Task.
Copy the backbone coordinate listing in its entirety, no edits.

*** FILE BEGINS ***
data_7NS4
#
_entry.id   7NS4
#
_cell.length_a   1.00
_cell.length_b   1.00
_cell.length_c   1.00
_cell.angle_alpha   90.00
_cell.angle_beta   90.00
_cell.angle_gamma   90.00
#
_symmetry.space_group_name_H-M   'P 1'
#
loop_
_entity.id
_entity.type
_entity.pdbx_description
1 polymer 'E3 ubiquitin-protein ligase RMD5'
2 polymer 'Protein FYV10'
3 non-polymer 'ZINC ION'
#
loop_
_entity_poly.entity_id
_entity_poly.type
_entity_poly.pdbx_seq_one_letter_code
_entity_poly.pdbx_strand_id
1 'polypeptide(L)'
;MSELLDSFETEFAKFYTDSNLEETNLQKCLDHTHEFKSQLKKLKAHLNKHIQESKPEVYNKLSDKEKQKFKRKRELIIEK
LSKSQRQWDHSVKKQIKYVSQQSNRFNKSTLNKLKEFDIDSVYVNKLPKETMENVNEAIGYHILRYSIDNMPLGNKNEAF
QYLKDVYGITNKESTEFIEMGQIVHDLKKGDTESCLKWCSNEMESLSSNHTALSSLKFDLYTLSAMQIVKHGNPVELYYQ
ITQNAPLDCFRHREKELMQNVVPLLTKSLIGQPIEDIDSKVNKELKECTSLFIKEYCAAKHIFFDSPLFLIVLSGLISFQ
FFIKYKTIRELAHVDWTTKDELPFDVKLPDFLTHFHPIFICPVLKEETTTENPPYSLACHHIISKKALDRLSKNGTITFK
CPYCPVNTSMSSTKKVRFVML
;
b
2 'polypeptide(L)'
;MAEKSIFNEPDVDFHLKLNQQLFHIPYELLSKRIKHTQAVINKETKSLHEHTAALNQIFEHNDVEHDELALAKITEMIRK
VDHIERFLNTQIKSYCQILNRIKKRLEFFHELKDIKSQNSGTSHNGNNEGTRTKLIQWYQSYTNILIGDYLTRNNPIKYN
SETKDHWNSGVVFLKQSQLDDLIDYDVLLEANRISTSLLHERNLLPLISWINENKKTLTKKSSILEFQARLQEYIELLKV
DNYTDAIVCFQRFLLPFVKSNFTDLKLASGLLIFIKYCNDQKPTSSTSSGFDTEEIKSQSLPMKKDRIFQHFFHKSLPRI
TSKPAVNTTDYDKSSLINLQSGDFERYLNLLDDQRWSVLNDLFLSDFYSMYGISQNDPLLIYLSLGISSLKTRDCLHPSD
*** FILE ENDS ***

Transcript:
data_7NS4
#
_entry.id   7NS4
#
_cell.length_a   1.00
_cell.length_b   1.00
_cell.length_c   1.00
_cell.angle_alpha   90.00
_cell.angle_beta   90.00
_cell.angle_gamma   90.00
#
_symmetry.space_group_name_H-M   'P 1'
#
loop_
_entity.id
_entity.type
_entity.pdbx_description
1 polymer 'E3 ubiquitin-protein ligase RMD5'
2 polymer 'Protein FYV10'
3 non-polymer 'ZINC ION'
#
loop_
_entity_poly.entity_id
_entity_poly.type
_entity_poly.pdbx_seq_one_letter_code
_entity_poly.pdbx_strand_id
1 'polypeptide(L)'
;MSELLDSFETEFAKFYTDSNLEETNLQKCLDHTHEFKSQLKKLKAHLNKHIQESKPEVYNKLSDKEKQKFKRKRELIIEK
LSKSQRQWDHSVKKQIKYVSQQSNRFNKSTLNKLKEFDIDSVYVNKLPKETMENVNEAIGYHILRYSIDNMPLGNKNEAF
QYLKDVYGITNKESTEFIEMGQIVHDLKKGDTESCLKWCSNEMESLSSNHTALSSLKFDLYTLSAMQIVKHGNPVELYYQ
ITQNAPLDCFRHREKELMQNVVPLLTKSLIGQPIEDIDSKVNKELKECTSLFIKEYCAAKHIFFDSPLFLIVLSGLISFQ
FFIKYKTIRELAHVDWTTKDELPFDVKLPDFLTHFHPIFICPVLKEETTTENPPYSLACHHIISKKALDRLSKNGTITFK
CPYCPVNTSMSSTKKVRFVML
;
b
2 'polypeptide(L)'
;MAEKSIFNEPDVDFHLKLNQQLFHIPYELLSKRIKHTQAVINKETKSLHEHTAALNQIFEHNDVEHDELALAKITEMIRK
VDHIERFLNTQIKSYCQILNRIKKRLEFFHELKDIKSQNSGTSHNGNNEGTRTKLIQWYQSYTNILIGDYLTRNNPIKYN
SETKDHWNSGVVFLKQSQLDDLIDYDVLLEANRISTSLLHERNLLPLISWINENKKTLTKKSSILEFQARLQEYIELLKV
DNYTDAIVCFQRFLLPFVKSNFTDLKLASGLLIFIKYCNDQKPTSSTSSGFDTEEIKSQSLPMKKDRIFQHFFHKSLPRI
TSKPAVNTTDYDKSSLINLQSGDFERYLNLLDDQRWSVLNDLFLSDFYSMYGISQNDPLLIYLSLGISSLKTRDCLHPSD